[Met Performance] CID:331093
New Production
Le Nozze di Figaro {368} Metropolitan Opera House: 10/29/1998.

(Debuts: Danielle de Niese, Jennifer Welch-Babidge, Andrea Trebnik, James Acheson, Mark McCullough, Terry John Bates

Metropolitan Opera House
October 29, 1998
New Production

Mozart-Da Ponte

Figaro..................Bryn Terfel
Susanna.................Cecilia Bartoli
Count Almaviva..........Dwayne Croft
Countess Almaviva.......Renée Fleming
Cherubino...............Susanne Mentzer
Dr. Bartolo.............Paul Plishka
Marcellina..............Wendy White
Don Basilio.............Heinz Zednik
Antonio.................Thomas Hammons
Barbarina...............Danielle de Niese [Debut]
Don Curzio..............Anthony Laciura
Bridesmaid..............Jennifer Welch-Babidge [Debut]
Bridesmaid..............Andrea Trebnik [Debut]

Conductor...............James Levine

Production..............Jonathan Miller
Set designer............Peter J. Davison
Costume designer........James Acheson [Debut]
Lighting designer.......Mark McCullough [Debut]
Choreographer...........Terry John Bates [Debut]

Alternate Arias for Susanna

For the performances of Le Nozze di Figaro on November 3, 7 and 11, Cecilia Bartoli sang different arias from those usually assigned to Susanna. Mozart's opera premiered in Vienna at the Burgtheater on May 1, 1786, with the English soprano Nancy Storace as Susanna, and included two arias for her, "Venite inginocchiatevi" in Act II, and "Deh vieni non tardar" in Act IV. These are the arias that Miss Bartoli sang at the October 29 premiere of the Met's new production of Le Nozze di Figaro and at the performances of November 14 afternoon, 18, 21, and 24.

For the Vienna revival of Le Nozze di Figaro in 1789, Mozart wrote two new arias for Adriana Ferrarese del Bene, who took the role of Susanna in those performances and replaced the original arias with the new ones. Ferrarese del Bene was a virtuoso singer with a wide range, who would later become the first Fiordiligi in Così Fan Tutte. It was at this revival that Le Nozze di Figaro became a real success in Vienna, playing for 26 performances. The strophic arietta "Un moto di gioia" took the place of the original Act II aria, and "Al desio," a rondo, replaced Susanna's Act IV aria. These are the arias that Miss Bartoli sang in the Met performances on November 3, 7, and 11.

This production of Le Nozze di Figaro was the first opportunity for Met audiences to hear the alternate arias for Susanna in the context of a full performance of the opera.

Le Nozze di Figaro received twelve performances this season.

Production gift of Alberto W. Vilar

Review of Martin Bernheimer in Opera (UK)

The big event of the season, thus far, was the new production of "Le Nozze di Figaro," which opened on October 29 (this, it could he noted, was only the Met's 368th performance of Mozart's masterpiece). The cast, led by Bryn Terfel in the title role, was stellar in depth. The hand-me-down staging came courtesy of none less than Jonathan Miller and indirectly from the Vienna Staatsoper. But, for better or worse (probably worse), the centre of attention was Cecilia Bartoli.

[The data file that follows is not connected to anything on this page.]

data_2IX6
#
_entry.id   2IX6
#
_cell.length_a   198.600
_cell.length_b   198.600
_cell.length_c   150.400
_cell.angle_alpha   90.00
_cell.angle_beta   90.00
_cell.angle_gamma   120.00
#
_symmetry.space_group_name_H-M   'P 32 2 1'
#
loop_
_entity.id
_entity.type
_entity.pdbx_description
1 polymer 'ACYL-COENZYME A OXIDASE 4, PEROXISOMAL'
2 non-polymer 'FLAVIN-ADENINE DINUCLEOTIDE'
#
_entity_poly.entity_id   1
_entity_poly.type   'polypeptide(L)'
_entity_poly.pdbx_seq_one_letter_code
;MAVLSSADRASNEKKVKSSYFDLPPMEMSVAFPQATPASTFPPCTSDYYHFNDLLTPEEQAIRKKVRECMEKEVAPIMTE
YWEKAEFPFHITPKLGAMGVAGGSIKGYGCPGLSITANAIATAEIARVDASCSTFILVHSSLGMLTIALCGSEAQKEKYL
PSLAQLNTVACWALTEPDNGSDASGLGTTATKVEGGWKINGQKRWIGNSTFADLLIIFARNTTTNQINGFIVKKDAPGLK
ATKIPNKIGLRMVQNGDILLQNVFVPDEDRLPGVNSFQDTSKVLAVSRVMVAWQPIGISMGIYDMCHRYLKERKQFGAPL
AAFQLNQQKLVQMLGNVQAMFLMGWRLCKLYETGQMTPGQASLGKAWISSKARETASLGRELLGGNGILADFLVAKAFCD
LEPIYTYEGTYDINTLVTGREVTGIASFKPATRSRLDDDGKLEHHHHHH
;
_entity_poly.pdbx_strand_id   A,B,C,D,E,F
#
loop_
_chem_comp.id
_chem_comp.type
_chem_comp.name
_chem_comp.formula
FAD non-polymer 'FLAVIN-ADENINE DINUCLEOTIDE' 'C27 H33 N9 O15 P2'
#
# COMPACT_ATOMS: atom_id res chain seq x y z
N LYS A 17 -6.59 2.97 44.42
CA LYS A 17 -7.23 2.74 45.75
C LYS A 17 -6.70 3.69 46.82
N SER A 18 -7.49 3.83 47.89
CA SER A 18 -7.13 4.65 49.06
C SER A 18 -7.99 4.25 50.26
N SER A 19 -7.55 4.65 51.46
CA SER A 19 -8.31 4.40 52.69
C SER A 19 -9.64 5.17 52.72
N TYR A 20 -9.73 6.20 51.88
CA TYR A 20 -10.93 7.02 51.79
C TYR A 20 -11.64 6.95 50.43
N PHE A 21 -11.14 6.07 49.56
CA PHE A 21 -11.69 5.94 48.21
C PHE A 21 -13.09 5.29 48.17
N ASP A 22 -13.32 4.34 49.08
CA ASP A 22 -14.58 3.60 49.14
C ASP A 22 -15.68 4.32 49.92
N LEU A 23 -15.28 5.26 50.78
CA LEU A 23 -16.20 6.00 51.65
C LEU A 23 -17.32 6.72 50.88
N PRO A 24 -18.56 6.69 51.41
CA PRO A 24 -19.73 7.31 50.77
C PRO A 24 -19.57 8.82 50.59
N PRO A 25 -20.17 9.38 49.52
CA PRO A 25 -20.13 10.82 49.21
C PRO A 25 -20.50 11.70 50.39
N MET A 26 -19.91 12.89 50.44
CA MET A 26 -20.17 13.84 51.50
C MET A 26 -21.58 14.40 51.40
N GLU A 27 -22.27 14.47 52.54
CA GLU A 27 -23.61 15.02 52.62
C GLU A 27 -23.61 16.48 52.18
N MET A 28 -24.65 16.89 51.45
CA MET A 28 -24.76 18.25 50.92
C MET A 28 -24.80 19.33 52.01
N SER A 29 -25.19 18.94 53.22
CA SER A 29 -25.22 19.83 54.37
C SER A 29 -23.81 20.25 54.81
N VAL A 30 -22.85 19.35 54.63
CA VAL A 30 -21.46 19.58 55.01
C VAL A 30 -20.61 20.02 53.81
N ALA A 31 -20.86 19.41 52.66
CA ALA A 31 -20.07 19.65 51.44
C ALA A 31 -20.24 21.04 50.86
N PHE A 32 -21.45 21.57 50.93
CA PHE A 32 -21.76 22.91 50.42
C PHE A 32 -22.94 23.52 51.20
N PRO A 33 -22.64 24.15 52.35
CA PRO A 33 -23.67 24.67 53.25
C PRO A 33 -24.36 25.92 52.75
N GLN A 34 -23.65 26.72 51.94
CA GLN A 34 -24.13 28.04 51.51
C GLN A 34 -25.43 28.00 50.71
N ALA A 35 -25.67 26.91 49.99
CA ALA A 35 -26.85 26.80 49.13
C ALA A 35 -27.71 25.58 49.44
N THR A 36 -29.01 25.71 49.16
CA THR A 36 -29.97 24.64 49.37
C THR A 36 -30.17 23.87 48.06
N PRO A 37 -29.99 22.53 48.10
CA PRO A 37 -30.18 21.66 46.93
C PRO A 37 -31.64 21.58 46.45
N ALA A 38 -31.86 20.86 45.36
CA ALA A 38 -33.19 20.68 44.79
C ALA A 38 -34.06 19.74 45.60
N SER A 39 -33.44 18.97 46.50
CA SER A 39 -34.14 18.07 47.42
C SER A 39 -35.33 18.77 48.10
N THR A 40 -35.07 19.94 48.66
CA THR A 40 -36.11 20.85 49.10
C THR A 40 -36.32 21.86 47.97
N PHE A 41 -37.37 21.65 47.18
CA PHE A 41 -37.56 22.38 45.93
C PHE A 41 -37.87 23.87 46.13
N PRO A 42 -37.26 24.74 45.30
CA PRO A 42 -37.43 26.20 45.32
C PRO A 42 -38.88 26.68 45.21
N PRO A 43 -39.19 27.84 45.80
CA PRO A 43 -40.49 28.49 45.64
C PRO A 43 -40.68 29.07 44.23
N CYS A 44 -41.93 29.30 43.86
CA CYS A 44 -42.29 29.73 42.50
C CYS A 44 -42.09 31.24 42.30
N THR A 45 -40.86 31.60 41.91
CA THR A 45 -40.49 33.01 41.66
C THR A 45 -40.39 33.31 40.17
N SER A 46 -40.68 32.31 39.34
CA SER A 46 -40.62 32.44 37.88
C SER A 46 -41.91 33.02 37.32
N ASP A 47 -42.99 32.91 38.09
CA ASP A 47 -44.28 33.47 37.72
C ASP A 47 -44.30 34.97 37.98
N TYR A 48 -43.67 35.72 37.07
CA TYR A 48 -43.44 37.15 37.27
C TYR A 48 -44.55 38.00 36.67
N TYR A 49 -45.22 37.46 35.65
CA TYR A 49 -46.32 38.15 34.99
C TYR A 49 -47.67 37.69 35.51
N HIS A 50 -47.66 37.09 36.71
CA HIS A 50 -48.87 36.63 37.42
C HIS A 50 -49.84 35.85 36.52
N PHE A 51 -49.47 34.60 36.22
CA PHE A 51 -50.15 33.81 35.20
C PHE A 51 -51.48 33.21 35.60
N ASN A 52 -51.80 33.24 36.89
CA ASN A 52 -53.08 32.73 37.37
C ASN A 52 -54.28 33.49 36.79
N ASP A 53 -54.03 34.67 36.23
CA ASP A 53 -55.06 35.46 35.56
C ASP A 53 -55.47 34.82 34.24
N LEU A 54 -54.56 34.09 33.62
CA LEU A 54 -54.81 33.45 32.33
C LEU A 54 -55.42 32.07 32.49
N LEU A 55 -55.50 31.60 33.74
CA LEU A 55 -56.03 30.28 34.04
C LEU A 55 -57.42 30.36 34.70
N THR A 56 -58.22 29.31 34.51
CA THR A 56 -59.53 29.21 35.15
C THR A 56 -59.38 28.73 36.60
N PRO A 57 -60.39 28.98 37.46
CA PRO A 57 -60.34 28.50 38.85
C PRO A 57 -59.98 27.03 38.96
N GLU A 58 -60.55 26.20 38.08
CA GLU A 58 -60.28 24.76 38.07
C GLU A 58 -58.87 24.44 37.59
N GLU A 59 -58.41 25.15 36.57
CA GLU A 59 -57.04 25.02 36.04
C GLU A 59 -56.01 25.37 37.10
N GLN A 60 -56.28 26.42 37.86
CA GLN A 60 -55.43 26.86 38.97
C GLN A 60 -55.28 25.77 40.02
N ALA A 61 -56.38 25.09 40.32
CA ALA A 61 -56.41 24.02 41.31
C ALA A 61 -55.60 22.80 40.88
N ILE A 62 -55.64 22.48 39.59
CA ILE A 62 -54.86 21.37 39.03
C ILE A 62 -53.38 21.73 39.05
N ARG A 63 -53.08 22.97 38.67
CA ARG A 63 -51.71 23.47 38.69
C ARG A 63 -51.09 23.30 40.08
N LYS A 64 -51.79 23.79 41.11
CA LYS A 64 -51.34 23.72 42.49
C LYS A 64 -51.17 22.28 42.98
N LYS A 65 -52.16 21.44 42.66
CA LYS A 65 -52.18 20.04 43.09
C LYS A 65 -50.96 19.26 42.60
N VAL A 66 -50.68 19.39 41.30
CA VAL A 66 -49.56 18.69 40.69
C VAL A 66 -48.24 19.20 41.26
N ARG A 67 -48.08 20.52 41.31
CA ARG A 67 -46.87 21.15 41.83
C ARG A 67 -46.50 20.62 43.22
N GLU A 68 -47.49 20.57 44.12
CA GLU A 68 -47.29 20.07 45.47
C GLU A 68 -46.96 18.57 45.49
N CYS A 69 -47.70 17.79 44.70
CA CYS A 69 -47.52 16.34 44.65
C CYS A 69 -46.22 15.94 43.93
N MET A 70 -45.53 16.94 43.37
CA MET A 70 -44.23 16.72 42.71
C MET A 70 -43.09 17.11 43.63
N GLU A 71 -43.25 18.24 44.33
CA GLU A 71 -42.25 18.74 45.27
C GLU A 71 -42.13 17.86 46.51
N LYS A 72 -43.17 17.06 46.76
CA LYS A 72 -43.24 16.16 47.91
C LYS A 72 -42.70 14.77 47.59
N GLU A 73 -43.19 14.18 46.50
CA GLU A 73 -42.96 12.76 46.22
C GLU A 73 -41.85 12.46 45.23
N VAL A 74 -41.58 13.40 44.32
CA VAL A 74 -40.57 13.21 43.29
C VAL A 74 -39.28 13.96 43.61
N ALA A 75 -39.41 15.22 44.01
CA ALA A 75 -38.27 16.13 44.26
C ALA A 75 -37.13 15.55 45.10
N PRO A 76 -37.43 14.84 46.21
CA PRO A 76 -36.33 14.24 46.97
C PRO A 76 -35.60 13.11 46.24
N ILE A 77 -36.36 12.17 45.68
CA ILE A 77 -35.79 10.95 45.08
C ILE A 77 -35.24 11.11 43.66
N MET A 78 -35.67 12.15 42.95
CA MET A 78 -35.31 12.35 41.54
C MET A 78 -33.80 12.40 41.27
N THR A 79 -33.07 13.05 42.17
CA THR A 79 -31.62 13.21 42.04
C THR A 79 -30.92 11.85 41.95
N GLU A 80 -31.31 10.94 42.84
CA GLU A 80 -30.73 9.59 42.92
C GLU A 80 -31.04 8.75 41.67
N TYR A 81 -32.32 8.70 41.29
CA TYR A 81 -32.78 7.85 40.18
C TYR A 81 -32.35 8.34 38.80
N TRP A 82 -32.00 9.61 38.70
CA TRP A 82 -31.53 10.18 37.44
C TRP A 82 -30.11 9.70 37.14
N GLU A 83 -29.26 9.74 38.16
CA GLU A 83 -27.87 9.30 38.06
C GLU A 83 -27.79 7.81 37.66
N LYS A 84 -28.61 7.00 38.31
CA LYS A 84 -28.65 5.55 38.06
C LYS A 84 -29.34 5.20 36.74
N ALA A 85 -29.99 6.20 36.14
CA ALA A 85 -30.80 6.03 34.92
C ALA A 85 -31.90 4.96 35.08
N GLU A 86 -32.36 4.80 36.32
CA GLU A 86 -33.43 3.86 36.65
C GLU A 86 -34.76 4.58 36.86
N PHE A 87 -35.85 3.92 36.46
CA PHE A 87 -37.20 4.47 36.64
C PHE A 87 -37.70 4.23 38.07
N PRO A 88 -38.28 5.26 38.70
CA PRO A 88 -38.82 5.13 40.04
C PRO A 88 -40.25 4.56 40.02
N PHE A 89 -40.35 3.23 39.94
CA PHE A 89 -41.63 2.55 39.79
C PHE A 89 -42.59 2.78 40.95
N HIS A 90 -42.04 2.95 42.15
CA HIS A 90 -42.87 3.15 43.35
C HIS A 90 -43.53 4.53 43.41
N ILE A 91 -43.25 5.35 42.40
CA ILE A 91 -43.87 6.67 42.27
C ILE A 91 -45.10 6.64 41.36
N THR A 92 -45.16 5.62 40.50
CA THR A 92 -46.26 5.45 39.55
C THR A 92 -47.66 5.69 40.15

Having made her Met debut as an adorably tough, street-urchin Despina two seasons ago, and having returned as a gutsy-waif Cenerentola last year, Bartoli decided to play the Mozartian waif her way. That way involved a lot of rough, harsh tone, a great deal of robust and restless physical humour, endless mugging -vocal as well as facial - and unashamed vulgarity that permitted her to grind a heel into Figaro's crotch when he was down in Act 4. So much for traditional sweetness and charm. At the first performance she sang the customary edition of the score, and the high tessitura posed no particular strain for her dusky mezzo-soprano. However, at the next three performances (which formed the basis of the forthcoming video and television presentations) she foreswore the bustling "Venite inginocchiatevi" and the sublime "Deh vieni, non tardar" in favour of the showpieces Mozart provided for Adriana Ferraresi in the Vienna production of 1789. Everyone applauded Bartoli's virtuosity, but some observers - the producer reportedly among them - lamented the substitution of egocentric agitation for magical serenity in what used to be the garden scene (here, as designed by Peter Davison, something of a Baroque concrete jungle).

Miller's rather absent-minded production stressed the corruption of a decaying aristocracy without paying much obvious attention to niceties of characterization or unity of perspective. Under the circumstances, one had to admire isolated achievements: Terfel's hearty, extrovert Figaro, Renee Fleming's exquisitely sad Countess, Dwayne Croft's grandly befuddled Count, Susanne Mentzer's puppydog-cute Cherubino, Paul Plishka's big and bluff Bartolo, Heinz Zednik's cannily effete Basilio and Wendy White's gently understated Marcellina. (The last two had to make their mark with their arias cut, as usual.)

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